Brokers test market appetite for 50pc resale premium, even before ink dries on The Center’s price tag
Property brokers send feelers to gauge a new price benchmark for the tower
Brokers are testing the market to see if property buyers are willing to fork out a 50 per cent premium for office space at The Center, just a day after Hong Kong tycoon Li Ka-shing sold the city’s fifth-tallest tower in the world’s most expensive property transaction of a single building.
On Wednesday, the C.H.M.T Peaceful Development Asia Property consortium agreed to pay HK$40.2 billion (US$5.15 billion), or HK$33,000 per square foot, for the entire building. Each floor of the 73-storey The Center, with a standard area of 26,000 sq ft (2,415 square metres), would cost about HK$1.3 billion, almost a steal compared to the prevailing market price for commercial property.
A day after the sale was announced, brokers are already hawking the same space at HK$50,000 per sq ft, according to two different agencies familiar with the offers.
They are actively testing the market if there’s enough interest in the premium, which they can use to convince the four Hong Kong businessmen who together own a 45 per cent minority stake in the consortium that bought the tower.
“The new owners will meet later to discuss what they will do,” said Daniel Wong, a director at Midland I.C. & I, a commercial property agency, adding that his firm had received feelers from some minority members of the consortium about reselling part of the space in the building. “Nothing is confirmed at the moment.”
Still, three of the four minority shareholders of C.H.M.T said in separate interviews with the South China Morning Post that they had no intention for an immediate sale.
“We have no plan to resell the space,” said Raymond Tsoi, founder of Asia Property Agency, on Thursday. “It is a rare product in Central.”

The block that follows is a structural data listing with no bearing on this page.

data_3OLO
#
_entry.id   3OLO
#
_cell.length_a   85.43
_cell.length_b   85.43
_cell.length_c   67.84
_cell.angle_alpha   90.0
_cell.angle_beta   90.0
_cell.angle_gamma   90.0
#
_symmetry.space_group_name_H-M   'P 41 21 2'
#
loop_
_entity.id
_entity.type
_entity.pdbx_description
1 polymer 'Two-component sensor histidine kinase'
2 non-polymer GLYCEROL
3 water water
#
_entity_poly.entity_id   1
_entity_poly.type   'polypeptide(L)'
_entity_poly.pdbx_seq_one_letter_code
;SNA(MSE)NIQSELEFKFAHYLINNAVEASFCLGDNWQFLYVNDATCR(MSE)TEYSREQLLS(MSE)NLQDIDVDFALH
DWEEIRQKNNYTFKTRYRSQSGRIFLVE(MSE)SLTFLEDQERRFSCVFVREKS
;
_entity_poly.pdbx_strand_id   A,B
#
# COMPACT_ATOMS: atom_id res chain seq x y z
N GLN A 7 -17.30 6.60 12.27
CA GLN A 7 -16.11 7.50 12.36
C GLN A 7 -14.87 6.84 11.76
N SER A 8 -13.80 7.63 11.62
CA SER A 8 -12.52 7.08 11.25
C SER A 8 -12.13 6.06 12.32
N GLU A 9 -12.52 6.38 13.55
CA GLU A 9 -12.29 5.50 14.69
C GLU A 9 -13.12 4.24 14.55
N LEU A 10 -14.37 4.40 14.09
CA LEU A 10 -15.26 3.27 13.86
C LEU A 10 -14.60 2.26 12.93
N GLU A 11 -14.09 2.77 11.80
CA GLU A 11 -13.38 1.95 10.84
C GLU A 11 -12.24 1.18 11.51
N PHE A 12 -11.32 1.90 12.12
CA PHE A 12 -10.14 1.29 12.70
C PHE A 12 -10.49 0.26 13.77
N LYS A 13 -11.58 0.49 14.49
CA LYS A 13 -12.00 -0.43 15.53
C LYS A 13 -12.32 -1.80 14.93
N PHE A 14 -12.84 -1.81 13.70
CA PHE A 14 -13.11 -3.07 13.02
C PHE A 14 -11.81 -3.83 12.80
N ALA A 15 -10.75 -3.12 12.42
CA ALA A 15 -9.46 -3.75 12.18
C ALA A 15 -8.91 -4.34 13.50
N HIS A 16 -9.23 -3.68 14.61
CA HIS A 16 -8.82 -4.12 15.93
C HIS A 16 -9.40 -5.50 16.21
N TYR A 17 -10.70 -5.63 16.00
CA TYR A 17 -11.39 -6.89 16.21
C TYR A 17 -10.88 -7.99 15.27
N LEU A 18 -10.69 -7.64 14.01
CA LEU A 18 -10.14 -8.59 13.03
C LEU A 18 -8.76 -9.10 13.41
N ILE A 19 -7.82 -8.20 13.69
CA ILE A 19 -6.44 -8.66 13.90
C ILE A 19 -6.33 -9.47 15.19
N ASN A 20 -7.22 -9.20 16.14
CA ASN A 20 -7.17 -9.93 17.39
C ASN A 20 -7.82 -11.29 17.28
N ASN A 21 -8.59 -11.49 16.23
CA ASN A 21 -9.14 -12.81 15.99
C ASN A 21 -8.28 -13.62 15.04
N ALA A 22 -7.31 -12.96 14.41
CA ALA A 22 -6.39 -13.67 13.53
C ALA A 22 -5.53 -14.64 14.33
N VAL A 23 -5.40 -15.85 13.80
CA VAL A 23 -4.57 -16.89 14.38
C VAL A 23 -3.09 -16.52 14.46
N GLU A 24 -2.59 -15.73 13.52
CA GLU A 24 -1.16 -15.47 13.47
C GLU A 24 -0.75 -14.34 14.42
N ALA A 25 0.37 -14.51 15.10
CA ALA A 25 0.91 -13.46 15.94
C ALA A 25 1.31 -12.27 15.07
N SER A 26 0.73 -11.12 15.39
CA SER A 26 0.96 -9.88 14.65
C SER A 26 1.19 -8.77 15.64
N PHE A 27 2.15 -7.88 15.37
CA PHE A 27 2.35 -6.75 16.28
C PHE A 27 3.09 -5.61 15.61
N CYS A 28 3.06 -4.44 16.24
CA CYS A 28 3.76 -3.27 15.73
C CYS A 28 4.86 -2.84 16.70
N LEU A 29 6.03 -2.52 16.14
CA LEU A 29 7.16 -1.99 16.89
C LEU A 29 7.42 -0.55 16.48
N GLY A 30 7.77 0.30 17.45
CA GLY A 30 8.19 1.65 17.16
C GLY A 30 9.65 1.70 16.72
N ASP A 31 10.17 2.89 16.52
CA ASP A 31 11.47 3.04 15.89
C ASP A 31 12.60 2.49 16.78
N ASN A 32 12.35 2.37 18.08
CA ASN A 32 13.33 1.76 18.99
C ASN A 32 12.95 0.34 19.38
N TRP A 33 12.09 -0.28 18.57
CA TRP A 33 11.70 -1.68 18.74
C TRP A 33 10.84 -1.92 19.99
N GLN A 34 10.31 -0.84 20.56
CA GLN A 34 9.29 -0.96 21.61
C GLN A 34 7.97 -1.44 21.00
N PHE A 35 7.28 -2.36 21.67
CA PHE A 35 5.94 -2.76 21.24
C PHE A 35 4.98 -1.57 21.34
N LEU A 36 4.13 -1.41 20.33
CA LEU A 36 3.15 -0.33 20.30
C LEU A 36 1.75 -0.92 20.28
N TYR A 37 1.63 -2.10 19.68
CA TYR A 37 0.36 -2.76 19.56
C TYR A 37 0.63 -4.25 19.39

Tsoi, however, believes he has gotten The Center at a bargain, and expects a massive return on his investment, because a HK$50,000 per sq ft benchmark had been set in May through the city’s first tender of commercial space in 20 years.
“This building is completed and is just HK$33,000 per sq ft,” Tsoi said. “It is a good price for us.”
Another investor, Lo Man-tuen, chairman of Wing Li Group (International), said no decision had been made as yet.
“There is no such thing at this stage, the majority of directors are saying that we would not sell it yet … We have not even met yet, we will meet tomorrow.”
Robert Ma Kiu-sang of Koon Wing Motors confirmed his family was among the investors in C.H.M.T, but claimed they only held “a very small stake.”
“We are eyeing some rental returns from the investment in the long term,” Ma said, declining to elaborate.
Most mainland China buyers who’re investing in Hong Kong’s commercial offices are looking for sites for their headquarters and long term investment, said Denis Ma, head of research at JLL.
“While prices appear high, they actually make sense when compared against the prices being achieved in the government land sales market,” he said.
The shortage of developable land in Hong Kong’s core urban areas and the growth of mainland demand means that long term prices will always be well supported, Ma said.
Marcos Chan, CBRE head of research for Hong Kong, southern China and Taiwan, said The Center’s transaction has set a new benchmark for en-bloc office deals not only for Hong Kong but also markets across the globe.
“This transaction, the biggest sale of a single building in the world since 2005, certainly has sent a very positive signal to the office investment market in Hong Kong,” Chan said.
Additional reporting by Tony Cheung